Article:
Browsing named entities in The Daily Dispatch: February 21, 1865., [Electronic resource]. You can also browse the collection for N. M. Lee or search for N. M. Lee in all documents.

Your search returned 11 results in 4 document sections:

For Hire, a negro man, twenty-five years old, a good house servant, washer, tolerable good cook, and a good hand with horses, Apply to N. M. Lee, Franklin street, near Exchange Hotel. fe 17--4t*
of any portion of that property to save the remainder? Who is the most competent judge to decide that question? We answer, the high military authorities. General Lee says we must have negro soldiers. There is no appealing from that authority. He knows, better than any other man, in Congress or out of it, whether they are needed, and he is not only decided, but earnest, in urging their employment. And Public Opinion unanimously sustains General Lee. But in order to make this accession to our military force efficient, we must give to the negro troops the strongest incentives to energy and a firm and uniform discipline. Give them their freedom te Confederacy if necessary to the preservation of our own independence.--Much more would we liberate a part to save the remainder, and our own freedom besides. General Lee says he must have the negroes; and we would be willing to leave it to him to decide whether every man of them employed for that service should not also be free
The words of General Lee, upon assuming command-in-chief of the armies of the Confederate States, are worthy the man and the occasion. We especially call thenciting his countrymen to persevere in an unnecessary and hopeless war. General Lee declares his belief that, with the blessing of Heaven, we shall have Peace long years, have been confronting danger, death and every human privation. General Lee may rely upon them while one of their honest hearts continues to beat. Willill do theirs. The requirements of that Patriotism of the People upon which General Lee relies demand that croaking should cease, that speculation should come to an in a common vessel and have a common destiny, that Congress should place at General Lee's disposal the means he requires.--If this is done, the day is not distant wuggled, and the Sun of Peace and Incidence emerge at last from the horizon.--General Lee only says, what the military organ of the United States has conceded, that t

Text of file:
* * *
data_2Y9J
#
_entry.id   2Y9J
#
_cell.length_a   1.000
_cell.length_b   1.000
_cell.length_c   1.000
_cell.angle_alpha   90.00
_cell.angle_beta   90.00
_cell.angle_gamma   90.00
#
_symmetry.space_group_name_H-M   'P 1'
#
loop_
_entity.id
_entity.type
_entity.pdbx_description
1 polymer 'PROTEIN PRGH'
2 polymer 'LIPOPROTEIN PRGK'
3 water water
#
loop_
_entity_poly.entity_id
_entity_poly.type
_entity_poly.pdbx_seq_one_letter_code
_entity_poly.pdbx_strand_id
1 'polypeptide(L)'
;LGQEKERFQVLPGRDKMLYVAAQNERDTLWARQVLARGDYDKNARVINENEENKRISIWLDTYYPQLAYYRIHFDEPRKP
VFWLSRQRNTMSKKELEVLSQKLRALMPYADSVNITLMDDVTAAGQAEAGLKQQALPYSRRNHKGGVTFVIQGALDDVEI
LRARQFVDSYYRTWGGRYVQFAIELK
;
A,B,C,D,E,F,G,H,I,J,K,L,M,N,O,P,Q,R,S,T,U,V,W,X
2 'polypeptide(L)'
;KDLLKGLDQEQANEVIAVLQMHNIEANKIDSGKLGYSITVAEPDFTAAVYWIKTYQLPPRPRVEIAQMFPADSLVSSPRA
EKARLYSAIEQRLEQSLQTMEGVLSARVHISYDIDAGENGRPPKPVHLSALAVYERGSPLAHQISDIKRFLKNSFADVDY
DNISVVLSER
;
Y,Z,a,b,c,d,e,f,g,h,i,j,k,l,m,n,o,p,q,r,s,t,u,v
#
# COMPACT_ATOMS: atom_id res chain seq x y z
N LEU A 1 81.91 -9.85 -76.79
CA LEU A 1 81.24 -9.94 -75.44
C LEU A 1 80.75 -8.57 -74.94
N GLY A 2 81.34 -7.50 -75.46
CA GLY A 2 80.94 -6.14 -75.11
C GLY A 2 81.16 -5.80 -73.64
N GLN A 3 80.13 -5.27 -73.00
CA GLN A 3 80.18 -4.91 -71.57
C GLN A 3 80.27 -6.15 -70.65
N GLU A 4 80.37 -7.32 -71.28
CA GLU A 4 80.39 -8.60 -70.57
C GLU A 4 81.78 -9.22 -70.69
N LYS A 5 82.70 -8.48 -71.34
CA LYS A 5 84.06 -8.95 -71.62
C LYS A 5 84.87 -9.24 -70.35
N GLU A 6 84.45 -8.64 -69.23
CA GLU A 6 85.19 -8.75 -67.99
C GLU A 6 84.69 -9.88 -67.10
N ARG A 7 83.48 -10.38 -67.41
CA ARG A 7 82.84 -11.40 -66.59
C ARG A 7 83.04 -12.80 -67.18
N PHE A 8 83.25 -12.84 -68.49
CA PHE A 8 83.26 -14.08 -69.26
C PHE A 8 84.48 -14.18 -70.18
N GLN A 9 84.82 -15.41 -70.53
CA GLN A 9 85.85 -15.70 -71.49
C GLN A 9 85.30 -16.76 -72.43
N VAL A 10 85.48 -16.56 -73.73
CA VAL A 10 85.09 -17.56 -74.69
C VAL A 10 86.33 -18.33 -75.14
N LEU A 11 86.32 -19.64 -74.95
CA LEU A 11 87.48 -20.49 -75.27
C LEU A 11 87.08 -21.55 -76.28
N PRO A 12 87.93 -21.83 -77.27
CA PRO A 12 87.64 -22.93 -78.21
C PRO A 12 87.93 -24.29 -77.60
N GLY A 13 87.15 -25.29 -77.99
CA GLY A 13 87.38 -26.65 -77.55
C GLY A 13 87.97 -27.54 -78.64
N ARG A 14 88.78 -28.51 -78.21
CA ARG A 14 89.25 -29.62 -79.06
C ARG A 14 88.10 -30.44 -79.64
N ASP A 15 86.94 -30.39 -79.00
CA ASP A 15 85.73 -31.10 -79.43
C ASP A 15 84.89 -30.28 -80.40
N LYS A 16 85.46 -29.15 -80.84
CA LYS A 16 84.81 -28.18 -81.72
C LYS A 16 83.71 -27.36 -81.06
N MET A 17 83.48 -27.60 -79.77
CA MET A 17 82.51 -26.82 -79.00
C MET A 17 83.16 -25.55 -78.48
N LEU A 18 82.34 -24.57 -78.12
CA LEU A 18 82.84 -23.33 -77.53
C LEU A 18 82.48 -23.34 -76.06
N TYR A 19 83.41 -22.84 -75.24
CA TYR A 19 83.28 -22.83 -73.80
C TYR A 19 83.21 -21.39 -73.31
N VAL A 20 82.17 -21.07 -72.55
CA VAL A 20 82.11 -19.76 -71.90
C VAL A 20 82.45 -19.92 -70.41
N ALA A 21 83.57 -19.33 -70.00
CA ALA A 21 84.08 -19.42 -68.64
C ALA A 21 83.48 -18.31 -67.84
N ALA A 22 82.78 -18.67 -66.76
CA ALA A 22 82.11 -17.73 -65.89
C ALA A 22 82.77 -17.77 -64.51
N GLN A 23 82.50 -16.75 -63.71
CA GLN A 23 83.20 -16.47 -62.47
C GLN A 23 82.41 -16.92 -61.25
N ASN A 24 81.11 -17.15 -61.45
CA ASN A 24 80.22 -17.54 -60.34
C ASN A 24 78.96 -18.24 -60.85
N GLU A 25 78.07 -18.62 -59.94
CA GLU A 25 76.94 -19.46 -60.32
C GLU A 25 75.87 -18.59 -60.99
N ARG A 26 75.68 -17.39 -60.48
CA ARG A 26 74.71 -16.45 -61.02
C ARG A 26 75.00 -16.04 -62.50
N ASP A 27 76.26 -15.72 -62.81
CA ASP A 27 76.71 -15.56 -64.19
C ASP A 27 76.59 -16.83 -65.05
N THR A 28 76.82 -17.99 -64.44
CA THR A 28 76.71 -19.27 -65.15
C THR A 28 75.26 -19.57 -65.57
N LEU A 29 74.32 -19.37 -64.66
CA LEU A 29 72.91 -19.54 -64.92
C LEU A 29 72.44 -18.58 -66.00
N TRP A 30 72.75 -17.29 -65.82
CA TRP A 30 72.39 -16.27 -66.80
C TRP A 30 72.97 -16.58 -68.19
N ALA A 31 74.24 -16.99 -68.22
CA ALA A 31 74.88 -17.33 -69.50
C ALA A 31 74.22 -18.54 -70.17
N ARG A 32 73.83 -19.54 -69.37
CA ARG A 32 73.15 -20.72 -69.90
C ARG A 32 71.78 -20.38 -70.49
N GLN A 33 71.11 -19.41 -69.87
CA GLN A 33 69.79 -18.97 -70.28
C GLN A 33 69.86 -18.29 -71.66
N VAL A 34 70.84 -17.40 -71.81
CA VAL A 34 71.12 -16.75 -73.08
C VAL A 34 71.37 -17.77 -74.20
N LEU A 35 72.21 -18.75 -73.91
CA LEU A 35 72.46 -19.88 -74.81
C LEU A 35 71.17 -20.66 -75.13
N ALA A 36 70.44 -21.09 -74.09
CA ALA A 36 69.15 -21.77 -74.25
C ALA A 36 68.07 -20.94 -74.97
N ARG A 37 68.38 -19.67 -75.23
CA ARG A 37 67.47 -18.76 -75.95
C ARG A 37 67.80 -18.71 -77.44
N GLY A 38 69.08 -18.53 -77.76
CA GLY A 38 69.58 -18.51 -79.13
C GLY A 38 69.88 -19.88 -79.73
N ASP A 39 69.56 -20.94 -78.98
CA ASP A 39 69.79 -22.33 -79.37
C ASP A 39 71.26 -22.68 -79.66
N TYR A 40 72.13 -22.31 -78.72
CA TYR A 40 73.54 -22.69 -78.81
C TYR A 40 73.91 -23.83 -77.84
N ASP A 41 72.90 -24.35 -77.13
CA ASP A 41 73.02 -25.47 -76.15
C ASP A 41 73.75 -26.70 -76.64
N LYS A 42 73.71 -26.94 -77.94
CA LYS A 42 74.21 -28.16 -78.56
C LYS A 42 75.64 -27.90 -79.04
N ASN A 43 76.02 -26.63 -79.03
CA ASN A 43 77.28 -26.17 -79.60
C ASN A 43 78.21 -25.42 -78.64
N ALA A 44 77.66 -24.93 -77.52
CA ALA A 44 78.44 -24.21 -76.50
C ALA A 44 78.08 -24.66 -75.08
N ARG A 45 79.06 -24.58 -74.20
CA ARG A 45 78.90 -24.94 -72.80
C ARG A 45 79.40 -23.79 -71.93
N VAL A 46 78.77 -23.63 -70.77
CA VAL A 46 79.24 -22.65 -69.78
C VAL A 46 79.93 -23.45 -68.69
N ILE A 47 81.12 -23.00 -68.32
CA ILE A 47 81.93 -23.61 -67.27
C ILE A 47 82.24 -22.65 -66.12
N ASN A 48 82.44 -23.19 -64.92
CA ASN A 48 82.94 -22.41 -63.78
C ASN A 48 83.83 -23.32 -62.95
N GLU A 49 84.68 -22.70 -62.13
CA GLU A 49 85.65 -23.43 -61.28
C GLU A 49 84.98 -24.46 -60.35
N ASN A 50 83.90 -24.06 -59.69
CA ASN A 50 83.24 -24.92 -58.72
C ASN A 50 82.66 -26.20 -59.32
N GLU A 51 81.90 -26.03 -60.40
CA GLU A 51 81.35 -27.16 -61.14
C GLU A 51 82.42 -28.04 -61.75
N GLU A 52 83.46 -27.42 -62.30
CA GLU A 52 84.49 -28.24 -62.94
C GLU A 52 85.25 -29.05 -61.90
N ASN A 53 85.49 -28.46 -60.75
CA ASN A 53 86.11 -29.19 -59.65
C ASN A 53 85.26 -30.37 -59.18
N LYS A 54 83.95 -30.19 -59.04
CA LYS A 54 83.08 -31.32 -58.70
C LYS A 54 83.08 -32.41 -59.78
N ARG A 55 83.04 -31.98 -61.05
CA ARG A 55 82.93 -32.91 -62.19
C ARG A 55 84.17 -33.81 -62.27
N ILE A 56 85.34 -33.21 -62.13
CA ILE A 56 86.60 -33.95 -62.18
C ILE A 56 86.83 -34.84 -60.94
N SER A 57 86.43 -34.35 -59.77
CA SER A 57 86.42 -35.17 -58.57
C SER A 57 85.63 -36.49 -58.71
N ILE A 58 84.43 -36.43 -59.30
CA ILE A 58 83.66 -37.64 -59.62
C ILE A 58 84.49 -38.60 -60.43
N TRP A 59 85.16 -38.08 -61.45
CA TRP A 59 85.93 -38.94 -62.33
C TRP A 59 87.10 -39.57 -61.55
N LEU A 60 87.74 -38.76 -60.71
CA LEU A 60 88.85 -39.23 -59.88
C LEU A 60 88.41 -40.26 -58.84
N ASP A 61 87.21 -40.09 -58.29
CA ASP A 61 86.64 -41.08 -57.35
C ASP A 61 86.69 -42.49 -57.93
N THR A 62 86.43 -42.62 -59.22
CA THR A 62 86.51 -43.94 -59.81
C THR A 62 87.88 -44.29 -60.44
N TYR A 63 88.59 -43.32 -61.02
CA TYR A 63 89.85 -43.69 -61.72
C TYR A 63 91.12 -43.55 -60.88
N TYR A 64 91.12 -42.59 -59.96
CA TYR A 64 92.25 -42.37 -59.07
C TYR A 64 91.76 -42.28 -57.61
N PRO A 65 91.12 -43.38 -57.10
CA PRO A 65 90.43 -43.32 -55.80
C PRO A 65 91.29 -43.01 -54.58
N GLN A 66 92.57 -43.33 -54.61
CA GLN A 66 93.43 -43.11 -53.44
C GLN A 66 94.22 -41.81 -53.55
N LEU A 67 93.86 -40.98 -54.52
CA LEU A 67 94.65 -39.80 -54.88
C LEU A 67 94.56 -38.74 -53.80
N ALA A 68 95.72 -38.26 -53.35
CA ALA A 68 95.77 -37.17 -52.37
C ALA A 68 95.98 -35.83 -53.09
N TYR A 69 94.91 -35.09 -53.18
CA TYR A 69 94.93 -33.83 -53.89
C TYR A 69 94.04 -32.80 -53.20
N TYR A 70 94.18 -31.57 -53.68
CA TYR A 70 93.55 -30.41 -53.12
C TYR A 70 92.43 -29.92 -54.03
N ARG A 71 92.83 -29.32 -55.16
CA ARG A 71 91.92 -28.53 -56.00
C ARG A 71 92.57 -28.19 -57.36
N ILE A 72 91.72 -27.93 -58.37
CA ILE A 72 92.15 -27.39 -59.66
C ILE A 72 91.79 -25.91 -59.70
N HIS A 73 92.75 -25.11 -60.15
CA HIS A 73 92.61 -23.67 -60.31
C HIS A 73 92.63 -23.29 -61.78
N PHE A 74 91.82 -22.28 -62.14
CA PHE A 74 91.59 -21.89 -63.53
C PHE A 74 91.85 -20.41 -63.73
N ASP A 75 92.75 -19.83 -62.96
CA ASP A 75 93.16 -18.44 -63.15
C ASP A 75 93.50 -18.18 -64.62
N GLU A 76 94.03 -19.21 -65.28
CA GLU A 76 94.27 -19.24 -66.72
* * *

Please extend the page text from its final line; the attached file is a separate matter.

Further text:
e Neuse. We fear there is much truth in these statements. The enemy have, for several weeks, been concentrating at Newbern. Raleigh is one hundred miles from Newbern; Goldsboro' is midway between the two places. It was reported that a large Yankee cavalry force was advancing on Salisbury from East Tennessee, but there was nothing in it. The Richmond and Petersburg lines. All continues quiet on the lines before Richmond and Petersburg. Grant congratulates himself on holding General Lee here while Sherman is turned loose upon the Carolinas. Negro soldiers — Confirmations. The Senate bill to raise two hundred thousand negro soldiers will, it is understood, be passed to-day in secret session. It is said a similar bill passed the House of Representatives in secret session yesterday. The Confederate Senate, on yesterday, confirmed a number of military nominations, among them Generals J. L. Rosser and L. Lomax, who were confirmed major generals of cavalry.